Activist Stories: James and Simon

 

Simon&James_2Holly Hammond talks with James Higgins and Simon Copland about how competitive sport helps them manage the stress of activism.

Can you tell us a bit about your work/activism/political involvement?

James Higgins: I’m currently campaigns officer for Green Senator Larissa Waters, a Greens member and a union member. In the past I was a Greens National Office employee during the 2010 election, a union organiser and very briefly a student politician.

Simon Copland: I work as a freelance writer, writing a blog and political articles for a range of other publications. I am the Brisbane city coordinator for 350.org and am heading to Turkey for Global Power Shift in June. I’m a Greens member and active in the QLD Greens for the upcoming Australian election.

You’re also some of the sportiest people I know – tell us what you’re playing these days.

JH: I play netball, roller derby and also referee derby. I go to the gym regularly too.

SC: I play rugby union, run and go to the gym every now and then. At the start of the year I gave orienteering a try, and want to get into that over summer when the rugby season is over. I used to play Ultimate Frisbee but stopped that when I got into rugby.

What do you like about the team sports you’re involved in?

Simon_rugby

Simon on the rugby field.

JH: I love the roller derby community: there’s a strong feminist streak as well as a commitment to running the league inclusively and democratically. The mixed team that I play with gets the balance right between competitiveness and having fun.

SC: Mostly I like the community it brings. There are lots of great people, and it is nice to have some contacts outside of activist circles. I play in a gay-friendly rugby team, so I get the team-sports without all the homophobia. I also love the exercise and stress relief.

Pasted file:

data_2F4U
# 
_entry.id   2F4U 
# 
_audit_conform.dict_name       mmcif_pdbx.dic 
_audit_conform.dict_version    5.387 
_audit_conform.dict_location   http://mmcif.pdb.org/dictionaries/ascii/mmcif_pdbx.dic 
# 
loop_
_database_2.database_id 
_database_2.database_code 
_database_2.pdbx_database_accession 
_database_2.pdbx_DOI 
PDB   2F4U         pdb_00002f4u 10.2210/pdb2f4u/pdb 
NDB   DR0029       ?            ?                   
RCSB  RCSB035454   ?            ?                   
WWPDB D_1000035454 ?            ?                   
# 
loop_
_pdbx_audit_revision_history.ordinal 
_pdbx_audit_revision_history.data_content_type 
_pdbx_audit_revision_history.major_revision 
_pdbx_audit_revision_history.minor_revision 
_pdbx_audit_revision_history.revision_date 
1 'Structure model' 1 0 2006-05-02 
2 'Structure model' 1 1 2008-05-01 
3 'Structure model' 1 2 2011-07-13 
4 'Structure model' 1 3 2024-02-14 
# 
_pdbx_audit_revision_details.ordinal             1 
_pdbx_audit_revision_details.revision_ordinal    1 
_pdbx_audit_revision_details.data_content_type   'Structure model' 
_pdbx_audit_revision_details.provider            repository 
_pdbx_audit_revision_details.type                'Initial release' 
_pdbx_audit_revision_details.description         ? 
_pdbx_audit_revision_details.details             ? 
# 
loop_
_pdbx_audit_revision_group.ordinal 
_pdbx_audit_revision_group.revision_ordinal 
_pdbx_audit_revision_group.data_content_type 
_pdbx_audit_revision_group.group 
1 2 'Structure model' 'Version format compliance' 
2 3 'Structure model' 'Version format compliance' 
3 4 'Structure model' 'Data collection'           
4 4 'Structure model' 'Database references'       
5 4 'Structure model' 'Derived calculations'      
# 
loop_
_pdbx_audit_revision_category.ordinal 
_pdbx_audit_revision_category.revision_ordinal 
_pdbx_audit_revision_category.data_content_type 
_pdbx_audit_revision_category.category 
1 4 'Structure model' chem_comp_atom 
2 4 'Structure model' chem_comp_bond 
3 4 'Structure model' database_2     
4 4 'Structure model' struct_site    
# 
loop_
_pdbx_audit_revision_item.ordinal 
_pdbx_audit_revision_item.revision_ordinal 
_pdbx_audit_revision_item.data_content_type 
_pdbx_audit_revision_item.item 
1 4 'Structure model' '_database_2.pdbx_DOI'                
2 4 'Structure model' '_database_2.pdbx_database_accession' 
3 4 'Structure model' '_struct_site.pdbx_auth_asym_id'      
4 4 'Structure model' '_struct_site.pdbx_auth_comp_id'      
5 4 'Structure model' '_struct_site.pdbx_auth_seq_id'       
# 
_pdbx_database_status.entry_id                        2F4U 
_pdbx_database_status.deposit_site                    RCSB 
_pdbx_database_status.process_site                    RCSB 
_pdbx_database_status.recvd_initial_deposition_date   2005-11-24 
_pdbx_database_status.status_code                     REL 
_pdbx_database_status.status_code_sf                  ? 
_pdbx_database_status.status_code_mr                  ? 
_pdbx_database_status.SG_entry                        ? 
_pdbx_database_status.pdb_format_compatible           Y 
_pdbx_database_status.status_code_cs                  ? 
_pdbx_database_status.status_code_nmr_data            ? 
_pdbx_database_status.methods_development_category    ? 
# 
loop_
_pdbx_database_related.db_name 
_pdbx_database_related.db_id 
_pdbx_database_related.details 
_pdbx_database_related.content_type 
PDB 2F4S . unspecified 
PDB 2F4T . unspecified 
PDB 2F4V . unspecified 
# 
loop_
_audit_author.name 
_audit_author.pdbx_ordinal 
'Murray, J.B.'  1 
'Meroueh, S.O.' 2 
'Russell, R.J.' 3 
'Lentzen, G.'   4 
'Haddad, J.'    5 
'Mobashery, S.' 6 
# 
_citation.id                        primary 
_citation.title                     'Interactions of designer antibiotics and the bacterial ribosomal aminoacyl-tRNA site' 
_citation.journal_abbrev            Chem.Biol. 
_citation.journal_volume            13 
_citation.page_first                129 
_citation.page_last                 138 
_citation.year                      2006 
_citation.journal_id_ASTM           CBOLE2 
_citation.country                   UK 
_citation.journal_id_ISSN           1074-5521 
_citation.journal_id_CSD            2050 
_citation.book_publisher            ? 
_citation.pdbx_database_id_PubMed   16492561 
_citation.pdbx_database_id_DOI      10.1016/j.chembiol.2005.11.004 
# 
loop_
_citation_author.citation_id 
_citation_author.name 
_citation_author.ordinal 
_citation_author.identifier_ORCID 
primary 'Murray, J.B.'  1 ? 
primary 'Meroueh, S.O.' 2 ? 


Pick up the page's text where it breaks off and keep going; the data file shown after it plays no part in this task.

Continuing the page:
JH: Also, I like the smashy!

I’m interested in how you deal with stress as you’ve both worked on very high intensity campaigns.

SC: I find that stress can lead to anxiety for me. I get caught in my head and stomach, and I tend to work harder to try and get rid of it (which is a bad strategy). When I’m anxious sport gets rid of that almost instantly and clears my head. It’s a good way to get out some aggression and angst.

JH: I get highly-strung, and if I don’t have time to exercise the stress out, I get anxious. I like the physicality of derby. I spend a lot of my time thinking and have always had brain-oriented hobbies. It’s nice to get out of my head and into my body for a while. I find stress easier to deal with on Tuesdays because I know I get to do smashy that evening.

Campaigns tend to mess with routine. Have you been able to stay involved in sport during those times?

JH: I have a pretty understanding boss, and have established strong “ring fences” around my weeknight sporting activities. But I’ve moderated my level of responsibility in the derby league, I didn’t take on position of responsibility in case I couldn’t be reliable.